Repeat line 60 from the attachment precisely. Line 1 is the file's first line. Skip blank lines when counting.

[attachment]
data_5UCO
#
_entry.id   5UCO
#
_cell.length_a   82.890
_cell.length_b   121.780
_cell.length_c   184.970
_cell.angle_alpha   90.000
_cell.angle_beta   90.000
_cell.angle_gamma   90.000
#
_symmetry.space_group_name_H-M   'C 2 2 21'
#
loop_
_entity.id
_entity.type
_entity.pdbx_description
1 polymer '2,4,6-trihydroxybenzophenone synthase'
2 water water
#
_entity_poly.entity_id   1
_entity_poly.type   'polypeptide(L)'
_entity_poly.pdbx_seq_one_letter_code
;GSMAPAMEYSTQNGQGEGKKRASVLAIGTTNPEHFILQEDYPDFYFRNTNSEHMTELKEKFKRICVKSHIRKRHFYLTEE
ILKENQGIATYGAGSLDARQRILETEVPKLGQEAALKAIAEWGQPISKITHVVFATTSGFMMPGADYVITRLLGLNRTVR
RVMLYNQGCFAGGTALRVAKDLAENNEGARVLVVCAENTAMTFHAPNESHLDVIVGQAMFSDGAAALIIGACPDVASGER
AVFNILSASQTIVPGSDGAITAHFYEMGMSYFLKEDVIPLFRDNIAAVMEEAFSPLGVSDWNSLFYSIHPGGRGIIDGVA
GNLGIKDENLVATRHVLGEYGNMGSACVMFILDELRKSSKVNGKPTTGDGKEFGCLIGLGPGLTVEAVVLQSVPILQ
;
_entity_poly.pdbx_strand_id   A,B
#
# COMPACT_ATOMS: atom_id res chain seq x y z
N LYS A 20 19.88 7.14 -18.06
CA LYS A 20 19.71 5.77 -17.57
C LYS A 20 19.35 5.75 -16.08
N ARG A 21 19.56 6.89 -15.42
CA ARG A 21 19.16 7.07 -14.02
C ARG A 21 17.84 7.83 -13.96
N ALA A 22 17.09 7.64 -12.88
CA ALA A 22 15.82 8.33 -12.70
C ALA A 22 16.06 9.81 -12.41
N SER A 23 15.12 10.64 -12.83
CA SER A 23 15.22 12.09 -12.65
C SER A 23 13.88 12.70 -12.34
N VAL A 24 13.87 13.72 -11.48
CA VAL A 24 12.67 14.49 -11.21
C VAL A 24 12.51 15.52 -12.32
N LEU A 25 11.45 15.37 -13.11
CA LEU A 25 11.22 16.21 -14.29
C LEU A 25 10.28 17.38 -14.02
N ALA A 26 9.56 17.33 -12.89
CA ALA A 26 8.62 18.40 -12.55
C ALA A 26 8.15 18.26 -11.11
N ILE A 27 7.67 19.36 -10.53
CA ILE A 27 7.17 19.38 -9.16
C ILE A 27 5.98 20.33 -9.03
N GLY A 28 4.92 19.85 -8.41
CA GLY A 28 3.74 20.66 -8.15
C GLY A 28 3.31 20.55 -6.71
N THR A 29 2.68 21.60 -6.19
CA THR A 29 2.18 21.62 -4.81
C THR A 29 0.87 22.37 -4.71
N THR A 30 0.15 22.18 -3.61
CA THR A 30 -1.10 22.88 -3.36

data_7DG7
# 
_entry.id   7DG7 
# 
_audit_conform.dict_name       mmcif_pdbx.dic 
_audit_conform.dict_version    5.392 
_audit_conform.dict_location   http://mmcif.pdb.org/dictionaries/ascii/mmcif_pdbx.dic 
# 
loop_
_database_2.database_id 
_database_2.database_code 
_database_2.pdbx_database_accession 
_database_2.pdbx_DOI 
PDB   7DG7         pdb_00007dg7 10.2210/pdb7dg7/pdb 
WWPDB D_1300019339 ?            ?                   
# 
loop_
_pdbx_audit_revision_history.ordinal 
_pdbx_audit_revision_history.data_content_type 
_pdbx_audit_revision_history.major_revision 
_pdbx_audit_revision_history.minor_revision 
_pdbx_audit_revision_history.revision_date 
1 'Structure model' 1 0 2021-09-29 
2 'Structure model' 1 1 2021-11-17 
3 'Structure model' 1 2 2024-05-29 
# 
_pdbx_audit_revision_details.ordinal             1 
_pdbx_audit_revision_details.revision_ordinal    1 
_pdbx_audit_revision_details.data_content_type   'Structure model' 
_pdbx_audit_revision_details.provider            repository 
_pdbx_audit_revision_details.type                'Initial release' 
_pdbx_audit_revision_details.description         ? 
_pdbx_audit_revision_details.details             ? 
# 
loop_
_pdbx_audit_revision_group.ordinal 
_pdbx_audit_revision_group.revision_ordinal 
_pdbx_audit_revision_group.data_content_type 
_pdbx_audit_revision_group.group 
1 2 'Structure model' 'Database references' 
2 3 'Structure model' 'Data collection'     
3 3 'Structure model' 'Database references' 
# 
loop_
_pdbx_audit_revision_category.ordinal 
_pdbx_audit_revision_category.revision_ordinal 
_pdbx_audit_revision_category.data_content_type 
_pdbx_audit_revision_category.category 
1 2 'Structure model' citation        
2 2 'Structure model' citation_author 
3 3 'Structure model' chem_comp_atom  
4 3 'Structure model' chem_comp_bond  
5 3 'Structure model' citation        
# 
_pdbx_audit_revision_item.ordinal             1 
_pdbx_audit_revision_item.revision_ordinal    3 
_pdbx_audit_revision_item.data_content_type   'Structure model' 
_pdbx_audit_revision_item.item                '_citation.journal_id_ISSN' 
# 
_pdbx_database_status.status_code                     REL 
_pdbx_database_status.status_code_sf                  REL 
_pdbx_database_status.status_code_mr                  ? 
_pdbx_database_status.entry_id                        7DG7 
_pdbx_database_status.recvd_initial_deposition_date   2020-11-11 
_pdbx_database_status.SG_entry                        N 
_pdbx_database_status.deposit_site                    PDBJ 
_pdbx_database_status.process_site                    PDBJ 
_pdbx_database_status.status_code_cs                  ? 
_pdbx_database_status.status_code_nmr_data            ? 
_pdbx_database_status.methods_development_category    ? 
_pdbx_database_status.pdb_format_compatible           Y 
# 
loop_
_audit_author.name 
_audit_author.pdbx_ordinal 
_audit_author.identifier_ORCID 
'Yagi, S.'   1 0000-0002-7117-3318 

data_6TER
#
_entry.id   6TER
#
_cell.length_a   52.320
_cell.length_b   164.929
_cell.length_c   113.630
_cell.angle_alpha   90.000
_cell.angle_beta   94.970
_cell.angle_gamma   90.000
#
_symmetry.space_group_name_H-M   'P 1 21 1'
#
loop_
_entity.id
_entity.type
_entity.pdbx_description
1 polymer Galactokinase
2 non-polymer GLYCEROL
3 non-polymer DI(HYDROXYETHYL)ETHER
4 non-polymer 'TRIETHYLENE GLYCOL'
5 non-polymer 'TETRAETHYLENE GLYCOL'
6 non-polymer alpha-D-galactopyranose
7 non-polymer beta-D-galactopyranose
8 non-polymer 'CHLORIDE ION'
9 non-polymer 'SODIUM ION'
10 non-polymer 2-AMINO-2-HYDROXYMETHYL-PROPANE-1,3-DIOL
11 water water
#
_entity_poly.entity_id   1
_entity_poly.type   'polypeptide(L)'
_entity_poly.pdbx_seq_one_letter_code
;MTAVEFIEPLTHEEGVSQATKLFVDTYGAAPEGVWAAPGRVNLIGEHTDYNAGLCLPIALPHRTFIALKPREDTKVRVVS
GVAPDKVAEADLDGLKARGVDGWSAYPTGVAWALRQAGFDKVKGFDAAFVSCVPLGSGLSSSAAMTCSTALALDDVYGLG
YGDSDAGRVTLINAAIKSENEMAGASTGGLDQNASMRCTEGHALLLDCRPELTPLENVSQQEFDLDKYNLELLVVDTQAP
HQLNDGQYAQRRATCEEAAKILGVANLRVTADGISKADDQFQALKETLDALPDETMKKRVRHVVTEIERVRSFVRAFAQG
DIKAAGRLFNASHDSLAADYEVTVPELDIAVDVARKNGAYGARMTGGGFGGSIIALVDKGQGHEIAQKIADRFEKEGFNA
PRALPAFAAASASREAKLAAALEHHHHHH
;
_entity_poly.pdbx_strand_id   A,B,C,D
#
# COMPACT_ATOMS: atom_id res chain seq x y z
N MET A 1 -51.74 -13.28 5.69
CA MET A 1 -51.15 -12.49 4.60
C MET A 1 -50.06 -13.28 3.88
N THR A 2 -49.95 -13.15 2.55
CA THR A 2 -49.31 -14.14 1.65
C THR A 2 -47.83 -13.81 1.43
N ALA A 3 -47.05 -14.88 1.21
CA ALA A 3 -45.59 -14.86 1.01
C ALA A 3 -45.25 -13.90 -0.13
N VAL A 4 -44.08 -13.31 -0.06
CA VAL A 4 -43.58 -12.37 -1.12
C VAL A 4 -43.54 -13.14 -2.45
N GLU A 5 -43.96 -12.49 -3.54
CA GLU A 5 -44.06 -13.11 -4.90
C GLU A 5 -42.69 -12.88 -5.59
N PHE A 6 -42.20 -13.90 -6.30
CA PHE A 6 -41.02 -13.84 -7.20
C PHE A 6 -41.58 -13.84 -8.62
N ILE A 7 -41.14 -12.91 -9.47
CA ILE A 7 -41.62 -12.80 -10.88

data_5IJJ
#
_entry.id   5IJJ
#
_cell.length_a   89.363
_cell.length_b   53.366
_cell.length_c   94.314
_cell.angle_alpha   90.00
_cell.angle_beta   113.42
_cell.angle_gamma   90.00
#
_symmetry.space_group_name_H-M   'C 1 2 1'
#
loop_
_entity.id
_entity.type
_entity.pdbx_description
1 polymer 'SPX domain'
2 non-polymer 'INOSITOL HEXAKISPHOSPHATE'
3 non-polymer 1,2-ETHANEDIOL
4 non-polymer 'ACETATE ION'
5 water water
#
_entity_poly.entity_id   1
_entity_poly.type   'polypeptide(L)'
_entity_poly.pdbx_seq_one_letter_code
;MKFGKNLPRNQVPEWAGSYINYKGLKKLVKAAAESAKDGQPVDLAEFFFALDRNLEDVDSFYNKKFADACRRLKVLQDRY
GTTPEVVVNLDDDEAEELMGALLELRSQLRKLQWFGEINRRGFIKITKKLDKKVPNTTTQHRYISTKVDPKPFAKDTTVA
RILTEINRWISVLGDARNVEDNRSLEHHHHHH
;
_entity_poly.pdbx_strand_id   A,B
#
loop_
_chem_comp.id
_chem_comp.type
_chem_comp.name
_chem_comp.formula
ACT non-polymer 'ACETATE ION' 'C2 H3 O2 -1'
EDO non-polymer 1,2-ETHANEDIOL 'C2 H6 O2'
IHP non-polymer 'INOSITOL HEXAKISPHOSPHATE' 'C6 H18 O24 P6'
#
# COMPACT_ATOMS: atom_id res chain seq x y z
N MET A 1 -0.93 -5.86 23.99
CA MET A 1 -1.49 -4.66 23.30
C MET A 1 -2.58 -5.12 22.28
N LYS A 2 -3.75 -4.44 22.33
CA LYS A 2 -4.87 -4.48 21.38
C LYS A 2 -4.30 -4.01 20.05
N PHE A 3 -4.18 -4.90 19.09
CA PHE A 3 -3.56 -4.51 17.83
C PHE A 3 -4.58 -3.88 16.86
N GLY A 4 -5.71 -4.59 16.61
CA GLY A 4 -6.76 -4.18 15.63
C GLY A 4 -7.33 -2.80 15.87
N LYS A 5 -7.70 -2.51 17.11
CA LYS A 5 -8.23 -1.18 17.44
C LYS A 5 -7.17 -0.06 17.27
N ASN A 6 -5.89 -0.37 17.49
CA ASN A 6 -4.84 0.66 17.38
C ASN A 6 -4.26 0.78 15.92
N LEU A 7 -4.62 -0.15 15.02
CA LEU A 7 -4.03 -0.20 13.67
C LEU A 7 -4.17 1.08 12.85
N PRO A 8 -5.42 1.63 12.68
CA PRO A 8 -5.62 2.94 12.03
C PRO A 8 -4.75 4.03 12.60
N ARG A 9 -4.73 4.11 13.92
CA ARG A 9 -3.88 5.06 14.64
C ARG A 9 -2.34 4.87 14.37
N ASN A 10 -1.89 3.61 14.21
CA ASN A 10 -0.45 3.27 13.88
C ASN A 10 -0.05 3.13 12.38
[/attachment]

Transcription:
N THR A 29 2.68 21.60 -6.19